Hidden City 3

Poems written to celebrate hidden places in Glasgow. Performed in September 2006 near the Caledonian Railway Bridge. The Ballad of Anton and Lynne is inspired by some grafitti on the bridge. Upon the Pillars is based on text engraved by the poet and artist Ian Hamilton Finlay.

Hidden City 5 will take place September 2009.

Upon the Pillars of the Old Caledonian Railway Bridge over the River Clyde Inscribed,
  with a Quote from Plato’s The Republic and a translation by Heidegger,
 by Ian Hamilton Finlay and his Collaborators.


Fine Things are Hard


Waving to the ghost of Ozymandias,
the Hand of History finger-tips North,
pausing by the Bridge,
where two massive Legs of Stone are Being, washed
by the watery expanse. 

Inscribed in the Stone, moss-strewn and barnacled, the Hand senses:

The Hand scratches its metaphorical Head.

And then, with infinite care, the Hand extends an accusative digit
at all who pass by, which seems to imply:
‘D’ye ken whit tha’s aboot?’



c.360 BC: Plato inscribes The Republic, Athens.
1818: Percy Bysse Shelley inscribes Ozymandias, London.
1878: William Arrol constructs Caledonian Railway Bridge over River Clyde, Dalbeattie granite. Arrol also indirectly involved in construction of Tate Modern Art Gallery and the Titanic.
1933: Heidegger uses his translation of Plato’s The Republic, 6.497d: ‘All that is great stands in the storm…’ as the final line of his inaugural address as Rector of Freiburg University, Germany. His address is followed by three salutes to the leader of the National Socialist Party.
Alternative translations include:
‘..all great things are perilous, and it is true, as the proverb says, that beautiful things are hard’ (Lindsay, 1906);
‘For all great things are precarious and, as the proverb truly says, fine things are hard’ (Shorey, 1935);
 ‘For surely all great things carry with them the risk of a fall, and, really, as the saying goes, fine things are hard’ (Bloom, 1968)
 ‘For all great things are dangerous, and, as the proverb has it, excellent things really are hard.’ (Allen, 2006)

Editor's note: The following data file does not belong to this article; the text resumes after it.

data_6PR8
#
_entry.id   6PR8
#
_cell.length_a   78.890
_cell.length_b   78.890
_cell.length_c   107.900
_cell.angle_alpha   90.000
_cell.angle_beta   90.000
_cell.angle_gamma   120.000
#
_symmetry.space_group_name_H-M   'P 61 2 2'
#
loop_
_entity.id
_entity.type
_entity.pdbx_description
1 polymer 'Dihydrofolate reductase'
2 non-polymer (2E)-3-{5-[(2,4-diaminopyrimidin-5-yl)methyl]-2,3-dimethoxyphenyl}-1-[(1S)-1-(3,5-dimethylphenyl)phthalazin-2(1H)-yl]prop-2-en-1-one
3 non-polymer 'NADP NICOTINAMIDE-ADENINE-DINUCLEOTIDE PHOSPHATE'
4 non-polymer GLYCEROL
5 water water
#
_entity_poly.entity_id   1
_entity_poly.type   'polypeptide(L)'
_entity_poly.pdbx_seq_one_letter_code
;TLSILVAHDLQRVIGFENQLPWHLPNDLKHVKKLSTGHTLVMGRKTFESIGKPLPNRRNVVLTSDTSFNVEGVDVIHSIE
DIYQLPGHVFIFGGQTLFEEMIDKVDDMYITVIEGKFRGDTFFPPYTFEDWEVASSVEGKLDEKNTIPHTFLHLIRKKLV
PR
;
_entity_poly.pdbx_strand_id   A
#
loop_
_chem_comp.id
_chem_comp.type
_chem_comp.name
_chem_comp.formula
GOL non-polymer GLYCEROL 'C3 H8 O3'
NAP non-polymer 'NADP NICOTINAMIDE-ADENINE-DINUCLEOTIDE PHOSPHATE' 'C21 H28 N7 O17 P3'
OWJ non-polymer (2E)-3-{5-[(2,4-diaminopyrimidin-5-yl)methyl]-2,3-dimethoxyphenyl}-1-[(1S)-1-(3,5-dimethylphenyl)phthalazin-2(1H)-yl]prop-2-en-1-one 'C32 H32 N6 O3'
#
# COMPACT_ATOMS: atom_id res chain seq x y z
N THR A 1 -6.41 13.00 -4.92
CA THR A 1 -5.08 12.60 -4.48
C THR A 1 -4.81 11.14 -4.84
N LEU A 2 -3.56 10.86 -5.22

1966-7: Railway tracks removed from Caledonian Railway Bridge.
c.1990: Ian Hamilton Finlay’s designs for the pillars inscribed.



The Ballad of Anton and Lynne

Tony, alias Anton, is chewing gum.
His back to the river, he wears a gun
Strapped to his chest, near his vest.

His tracksuit’s nylon, grey and red.
His profile looks like molten lead,
Craggy and deep, a gaoler’s keep.

His hair’s slicked back with sticky gel;
His trainers, Nike, have done him well:
He’s had to run, and not for fun.

He scans the sidewalk with spot-check eyes,
The bridge, the arches, all the passers-by,
While he’s waiting, anticipating.

He’s wondering how much time he’s got.
Tony reckons it’s not a lot.
The Fuzz’ll come. They’ll find the gun.

But Tony’s got a date with love:
Full-bhoona heart-thump heaven-above.
Pure as poppy, no cheap copy.

And behold, she comes, on a barge of gold,
His Celtic Cleopatra. Lynne, she’s called:
His beauty. His dearest booty.

Anton’s vision of glory on earth.
As molten chocolate Lynne comes to berth,
Her Nile the Clyde, her boat the ‘Pride’.

Nimbly, slimly, she steps ashore
Midst Tony’s amorous blurt of ‘phwoar!’
But, I fear, the end is near.

Rome’s dispatched the Boys in Blue,
Their errant plaintiff to pursue.
The Broomielaw’s chock full of Law.

Anton knows that his hour is come.
There’s nowhere left for him to run.
Blowing kisses to his Mrs,

Tony climbs the railway bridge
And sits astride a high-up ridge,
Taking from his pocket, Lynne’s locket

And a handy can of aerosol
To spray his name, and the name of his Moll,
Simply, in white. For the light.

But just as Tony’s tag’s completed
The Polis know that he’s defeated.
He’s surrounded; almost compounded.

There’s nothing for it but to let go the rail.
Lynne shouts ‘No!’ to no avail.
Headfirst to the Clyde, does Tony glide,

And in the grey Glaswegian gloom,
Meets his Icarus-like doom.
He drowns. No splash. Lynne’s heart goes crash.

And fast, before The Polis reach her –
Before their very eyes –
Lynne transforms into a river creature:
Becomes her namesake,
Changes to her liquid nature.

Her flaming hair becomes a stream,
It turns from red to gold to green.
Her ruddy face begins to look
As though it were a woodland brook,
And eyes, which ever seemed like jewels,
Are now resembling two limpid pools.

As deep ice melting in a spring-time thaw,
Lynne’s like water, more and more.
Her limbs dissolve, she liquefies.
The rule of common sense defies,
And slips towards her natural home:
Swiftly flowing into the blue, black foam.

Gasping ‘Goodness’, the Law rush forth.
An awe-struck chorus, they line the path
Beside the Clyde

And watch, as the final drops of Lynne -
A brook, a cataract, a spray – begin
To ebb and flow, quite slow,

Like waving seaweed in the flow,
And merge with Anton who’s down below.